I saw some tweets about this late last night so I took the time to ... Apple iPhone News forum
Apple's New Stand on Location Based Advertising in Applications
I saw some tweets about this late last night so I took the time to look up a few articles this morning and see what the buzz is on this new post from Apple on the Developer Connection:
"App Store Tip: Enhance Your App with Core Location
The Core Location framework allows you to build applications which know where your users are and can deliver information based on their location, such as local weather, nearby restaurants, ATMs, and other location-based information.
If you build your application with features based on a user's location, make sure these features provide beneficial information. If your app uses location-based information primarily to enable mobile advertisers to deliver targeted ads based on a user's location, your app will be returned to you by the App Store Review Team for modification before it can be posted to the App Store."
So is this Apple's way of protecting users by not needlessly allowing apps to gain access to private info? Are they helping save our batteries by not firing up GPS resources without good reason? Is this just another way for them to "control" as they are so often accused? Or is this simply another jab at Google by blocking developers from adding location based AdMob advertising to their free apps?
Here are some of the reactions I found:
Silicon Valley Insider:
"After reading this note, many people leapt to the conclusion that Apple was trying to stamp out app makers so its Quattro Wireless purchase would be more lucrative.
In the words of Twitterific developer Craig Hockenberry, "Looks like Apple is going to keep location-based advertising to themselves."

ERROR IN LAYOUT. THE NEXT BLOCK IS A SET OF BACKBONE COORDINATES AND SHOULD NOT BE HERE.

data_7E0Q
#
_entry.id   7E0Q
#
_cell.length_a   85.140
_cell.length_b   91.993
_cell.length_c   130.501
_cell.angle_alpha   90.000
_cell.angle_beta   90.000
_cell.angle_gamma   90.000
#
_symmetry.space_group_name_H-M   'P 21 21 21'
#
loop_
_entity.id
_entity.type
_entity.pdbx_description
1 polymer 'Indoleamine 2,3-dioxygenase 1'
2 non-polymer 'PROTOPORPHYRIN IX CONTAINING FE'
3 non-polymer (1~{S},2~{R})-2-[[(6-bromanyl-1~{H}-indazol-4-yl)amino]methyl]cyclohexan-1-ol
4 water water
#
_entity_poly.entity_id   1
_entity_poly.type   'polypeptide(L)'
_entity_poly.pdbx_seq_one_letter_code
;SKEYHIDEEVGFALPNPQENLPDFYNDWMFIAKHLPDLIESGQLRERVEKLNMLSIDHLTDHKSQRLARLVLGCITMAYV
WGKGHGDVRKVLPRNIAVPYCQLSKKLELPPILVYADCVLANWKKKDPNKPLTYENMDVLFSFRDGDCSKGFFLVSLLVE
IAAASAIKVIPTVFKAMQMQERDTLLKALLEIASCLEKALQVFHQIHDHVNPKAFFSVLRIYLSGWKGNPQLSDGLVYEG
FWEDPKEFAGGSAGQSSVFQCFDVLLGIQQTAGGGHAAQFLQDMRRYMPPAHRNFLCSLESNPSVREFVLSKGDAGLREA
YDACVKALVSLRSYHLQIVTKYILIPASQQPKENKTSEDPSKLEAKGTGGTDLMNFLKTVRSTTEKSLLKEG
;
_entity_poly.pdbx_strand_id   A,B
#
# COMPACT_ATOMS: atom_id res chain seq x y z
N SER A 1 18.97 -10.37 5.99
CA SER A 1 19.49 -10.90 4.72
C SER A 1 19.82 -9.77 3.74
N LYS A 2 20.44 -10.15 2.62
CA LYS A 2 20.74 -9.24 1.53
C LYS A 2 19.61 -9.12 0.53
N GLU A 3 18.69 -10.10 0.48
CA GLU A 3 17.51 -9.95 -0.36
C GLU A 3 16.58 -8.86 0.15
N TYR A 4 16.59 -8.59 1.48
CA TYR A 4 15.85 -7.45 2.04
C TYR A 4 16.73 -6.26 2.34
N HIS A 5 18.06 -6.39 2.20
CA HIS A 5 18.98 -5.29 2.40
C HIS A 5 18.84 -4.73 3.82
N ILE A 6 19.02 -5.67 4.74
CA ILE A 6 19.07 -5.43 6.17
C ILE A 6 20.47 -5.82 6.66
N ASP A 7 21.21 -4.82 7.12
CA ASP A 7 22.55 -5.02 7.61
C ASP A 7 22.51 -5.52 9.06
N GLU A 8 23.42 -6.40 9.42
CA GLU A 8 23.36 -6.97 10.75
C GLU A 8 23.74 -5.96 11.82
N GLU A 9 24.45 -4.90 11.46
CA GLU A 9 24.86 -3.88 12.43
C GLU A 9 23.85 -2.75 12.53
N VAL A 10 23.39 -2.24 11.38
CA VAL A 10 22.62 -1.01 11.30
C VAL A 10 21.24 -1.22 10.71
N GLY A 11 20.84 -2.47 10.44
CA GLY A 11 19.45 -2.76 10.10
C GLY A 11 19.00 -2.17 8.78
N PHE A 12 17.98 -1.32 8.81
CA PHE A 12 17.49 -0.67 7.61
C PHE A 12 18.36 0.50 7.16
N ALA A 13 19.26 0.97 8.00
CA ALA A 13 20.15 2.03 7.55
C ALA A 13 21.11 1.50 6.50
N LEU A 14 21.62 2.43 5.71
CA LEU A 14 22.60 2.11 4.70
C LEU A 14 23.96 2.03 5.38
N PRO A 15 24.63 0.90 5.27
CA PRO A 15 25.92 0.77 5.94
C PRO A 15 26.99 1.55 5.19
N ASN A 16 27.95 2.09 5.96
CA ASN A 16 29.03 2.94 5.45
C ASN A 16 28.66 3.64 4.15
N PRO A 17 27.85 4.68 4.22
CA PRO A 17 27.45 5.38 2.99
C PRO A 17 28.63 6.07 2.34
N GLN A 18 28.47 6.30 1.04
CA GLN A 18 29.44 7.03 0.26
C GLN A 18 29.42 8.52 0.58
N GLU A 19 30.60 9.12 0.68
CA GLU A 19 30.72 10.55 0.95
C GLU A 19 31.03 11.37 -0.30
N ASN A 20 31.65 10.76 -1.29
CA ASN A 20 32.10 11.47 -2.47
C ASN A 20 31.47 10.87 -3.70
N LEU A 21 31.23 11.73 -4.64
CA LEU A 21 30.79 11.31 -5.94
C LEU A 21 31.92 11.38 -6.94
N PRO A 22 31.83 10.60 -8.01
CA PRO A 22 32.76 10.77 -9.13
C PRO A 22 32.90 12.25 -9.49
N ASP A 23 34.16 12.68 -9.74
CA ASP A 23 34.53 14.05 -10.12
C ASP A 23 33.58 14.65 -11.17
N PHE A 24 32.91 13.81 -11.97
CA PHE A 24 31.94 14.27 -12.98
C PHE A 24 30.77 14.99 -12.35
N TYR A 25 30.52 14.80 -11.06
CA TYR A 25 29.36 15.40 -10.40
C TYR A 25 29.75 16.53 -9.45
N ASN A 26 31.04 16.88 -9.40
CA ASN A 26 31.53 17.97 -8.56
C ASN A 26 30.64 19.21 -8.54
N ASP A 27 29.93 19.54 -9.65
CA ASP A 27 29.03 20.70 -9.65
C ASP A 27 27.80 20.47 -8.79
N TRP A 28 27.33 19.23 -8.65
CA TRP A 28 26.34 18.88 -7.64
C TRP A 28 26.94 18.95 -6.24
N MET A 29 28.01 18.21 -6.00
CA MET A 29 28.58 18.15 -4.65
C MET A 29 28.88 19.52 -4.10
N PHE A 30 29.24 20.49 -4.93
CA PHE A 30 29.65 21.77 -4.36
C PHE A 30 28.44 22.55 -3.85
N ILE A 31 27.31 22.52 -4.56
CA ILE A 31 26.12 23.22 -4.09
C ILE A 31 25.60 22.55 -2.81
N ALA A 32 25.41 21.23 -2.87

We don't read that from this note. It appears Apple is saying you can't use location based information if you're just some frivolous game. Location based services need to be core to what your application is about."
"Many analysts believe Apple is preparing to launch a mobile advertising network that will serve ads through free apps on the iPhone, iPod touch and iPad. The company recently acquired Quattro Wireless, a mobile advertising specialist, after reportedly failing to sign a deal to purchase AdMob. The latter company was later picked up by Google."
"Apple has posted a shocking, if vague, warning to iPhone app creators in its developer forums: submit an app that uses user location data "primarily" for targeting advertisements and that app will be sent right back to you to be changed. Many mobile developers are planning on monetizing their apps precisely through location-based advertising. There's no clear criteria for how much advertising is too much, and perhaps Apple will exercise discretion in recognizing advertisements as merely supplemental to other features in many apps, but the language used by the company is wholly disconcerting and is another great example of the perils of developing on a closed platform like the iPhone. This is crazy.
Some people immediately accused Apple of implementing this policy so that it alone could use location-based advertisements on the platform.